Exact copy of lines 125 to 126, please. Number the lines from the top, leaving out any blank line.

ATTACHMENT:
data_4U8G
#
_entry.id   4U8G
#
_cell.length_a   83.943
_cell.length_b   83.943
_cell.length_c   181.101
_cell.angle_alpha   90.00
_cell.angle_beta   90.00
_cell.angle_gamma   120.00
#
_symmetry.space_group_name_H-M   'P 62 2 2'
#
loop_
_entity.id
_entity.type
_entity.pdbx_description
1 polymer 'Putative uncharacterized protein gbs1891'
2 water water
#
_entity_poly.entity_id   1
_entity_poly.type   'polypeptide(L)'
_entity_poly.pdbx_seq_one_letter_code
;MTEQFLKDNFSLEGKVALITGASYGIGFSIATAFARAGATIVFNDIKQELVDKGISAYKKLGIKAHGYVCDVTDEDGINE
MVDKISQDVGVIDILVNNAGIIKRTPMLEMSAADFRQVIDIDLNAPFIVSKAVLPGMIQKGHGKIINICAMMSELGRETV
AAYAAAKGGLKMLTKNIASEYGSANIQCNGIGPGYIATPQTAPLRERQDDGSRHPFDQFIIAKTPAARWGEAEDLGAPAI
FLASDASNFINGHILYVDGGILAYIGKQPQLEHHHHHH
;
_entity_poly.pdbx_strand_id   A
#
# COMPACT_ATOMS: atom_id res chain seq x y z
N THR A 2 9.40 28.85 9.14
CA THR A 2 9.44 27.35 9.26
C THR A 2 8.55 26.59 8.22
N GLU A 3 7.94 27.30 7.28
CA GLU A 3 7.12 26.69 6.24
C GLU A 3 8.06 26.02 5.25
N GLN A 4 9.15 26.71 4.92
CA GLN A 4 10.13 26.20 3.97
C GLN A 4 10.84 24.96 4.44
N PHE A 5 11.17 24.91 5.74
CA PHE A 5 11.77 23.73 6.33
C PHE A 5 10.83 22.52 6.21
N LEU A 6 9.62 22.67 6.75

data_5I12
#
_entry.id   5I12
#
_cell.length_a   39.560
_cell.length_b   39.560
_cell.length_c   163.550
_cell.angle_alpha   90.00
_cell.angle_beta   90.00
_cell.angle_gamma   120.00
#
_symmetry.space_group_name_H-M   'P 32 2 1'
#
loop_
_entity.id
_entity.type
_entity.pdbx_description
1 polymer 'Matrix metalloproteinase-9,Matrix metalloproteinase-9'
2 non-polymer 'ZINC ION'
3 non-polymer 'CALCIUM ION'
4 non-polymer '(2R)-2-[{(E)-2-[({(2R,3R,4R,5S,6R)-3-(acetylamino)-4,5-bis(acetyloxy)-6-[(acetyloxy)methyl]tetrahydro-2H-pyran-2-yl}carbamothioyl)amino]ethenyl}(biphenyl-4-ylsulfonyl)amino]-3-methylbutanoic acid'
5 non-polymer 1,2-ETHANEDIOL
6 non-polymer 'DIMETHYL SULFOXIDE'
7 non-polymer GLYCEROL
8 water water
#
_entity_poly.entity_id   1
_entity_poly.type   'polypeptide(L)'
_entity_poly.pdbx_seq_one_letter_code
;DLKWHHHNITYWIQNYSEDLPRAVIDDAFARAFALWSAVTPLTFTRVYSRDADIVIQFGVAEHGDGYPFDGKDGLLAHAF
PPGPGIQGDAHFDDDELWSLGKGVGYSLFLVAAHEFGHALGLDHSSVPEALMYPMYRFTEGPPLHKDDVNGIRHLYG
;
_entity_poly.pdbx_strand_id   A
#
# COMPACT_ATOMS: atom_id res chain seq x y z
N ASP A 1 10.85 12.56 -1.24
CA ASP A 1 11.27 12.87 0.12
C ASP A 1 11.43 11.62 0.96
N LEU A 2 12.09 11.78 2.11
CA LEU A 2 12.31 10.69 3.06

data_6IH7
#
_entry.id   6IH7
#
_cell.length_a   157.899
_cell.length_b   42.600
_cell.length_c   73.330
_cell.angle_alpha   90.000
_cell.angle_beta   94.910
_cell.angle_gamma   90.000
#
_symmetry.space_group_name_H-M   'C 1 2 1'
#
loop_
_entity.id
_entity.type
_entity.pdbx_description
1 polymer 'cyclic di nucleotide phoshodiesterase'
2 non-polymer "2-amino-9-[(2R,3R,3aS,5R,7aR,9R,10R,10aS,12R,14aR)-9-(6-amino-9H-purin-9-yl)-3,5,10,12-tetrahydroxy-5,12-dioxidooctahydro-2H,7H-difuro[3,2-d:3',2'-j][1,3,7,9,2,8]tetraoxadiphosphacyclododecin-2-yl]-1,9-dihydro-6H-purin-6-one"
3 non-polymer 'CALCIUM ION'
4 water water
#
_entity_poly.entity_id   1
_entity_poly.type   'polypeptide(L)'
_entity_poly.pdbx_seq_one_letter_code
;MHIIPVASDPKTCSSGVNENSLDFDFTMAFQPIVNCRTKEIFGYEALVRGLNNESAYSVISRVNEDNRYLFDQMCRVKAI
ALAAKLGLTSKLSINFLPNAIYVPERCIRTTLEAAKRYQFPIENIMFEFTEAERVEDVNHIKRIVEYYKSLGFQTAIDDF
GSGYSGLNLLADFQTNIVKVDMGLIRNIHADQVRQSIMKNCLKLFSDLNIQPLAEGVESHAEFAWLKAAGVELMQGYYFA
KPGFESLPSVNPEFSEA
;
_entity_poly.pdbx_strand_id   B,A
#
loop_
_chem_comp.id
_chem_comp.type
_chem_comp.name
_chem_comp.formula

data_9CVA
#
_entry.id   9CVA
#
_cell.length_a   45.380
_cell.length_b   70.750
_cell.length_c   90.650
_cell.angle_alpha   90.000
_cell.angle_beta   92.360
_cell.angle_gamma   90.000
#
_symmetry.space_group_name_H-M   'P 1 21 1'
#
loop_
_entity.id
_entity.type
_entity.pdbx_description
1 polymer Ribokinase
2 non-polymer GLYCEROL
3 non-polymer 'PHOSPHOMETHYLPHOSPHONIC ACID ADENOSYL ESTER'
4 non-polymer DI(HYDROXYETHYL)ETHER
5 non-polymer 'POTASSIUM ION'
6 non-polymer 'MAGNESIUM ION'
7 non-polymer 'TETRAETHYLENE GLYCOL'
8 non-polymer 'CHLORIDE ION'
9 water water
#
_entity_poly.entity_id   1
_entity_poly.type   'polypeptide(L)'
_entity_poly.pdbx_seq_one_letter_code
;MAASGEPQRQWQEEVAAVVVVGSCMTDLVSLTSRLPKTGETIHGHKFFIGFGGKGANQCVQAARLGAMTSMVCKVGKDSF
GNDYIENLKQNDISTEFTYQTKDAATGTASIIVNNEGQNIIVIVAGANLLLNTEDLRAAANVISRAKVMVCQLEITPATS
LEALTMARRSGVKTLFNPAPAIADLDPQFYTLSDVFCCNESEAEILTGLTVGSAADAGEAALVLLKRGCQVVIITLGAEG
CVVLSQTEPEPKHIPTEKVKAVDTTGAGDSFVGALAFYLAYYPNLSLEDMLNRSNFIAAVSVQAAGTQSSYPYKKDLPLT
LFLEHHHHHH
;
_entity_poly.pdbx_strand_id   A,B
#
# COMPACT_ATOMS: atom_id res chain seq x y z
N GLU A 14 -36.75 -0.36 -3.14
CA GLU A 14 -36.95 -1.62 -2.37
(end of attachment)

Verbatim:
#
_cell.length_a   45.380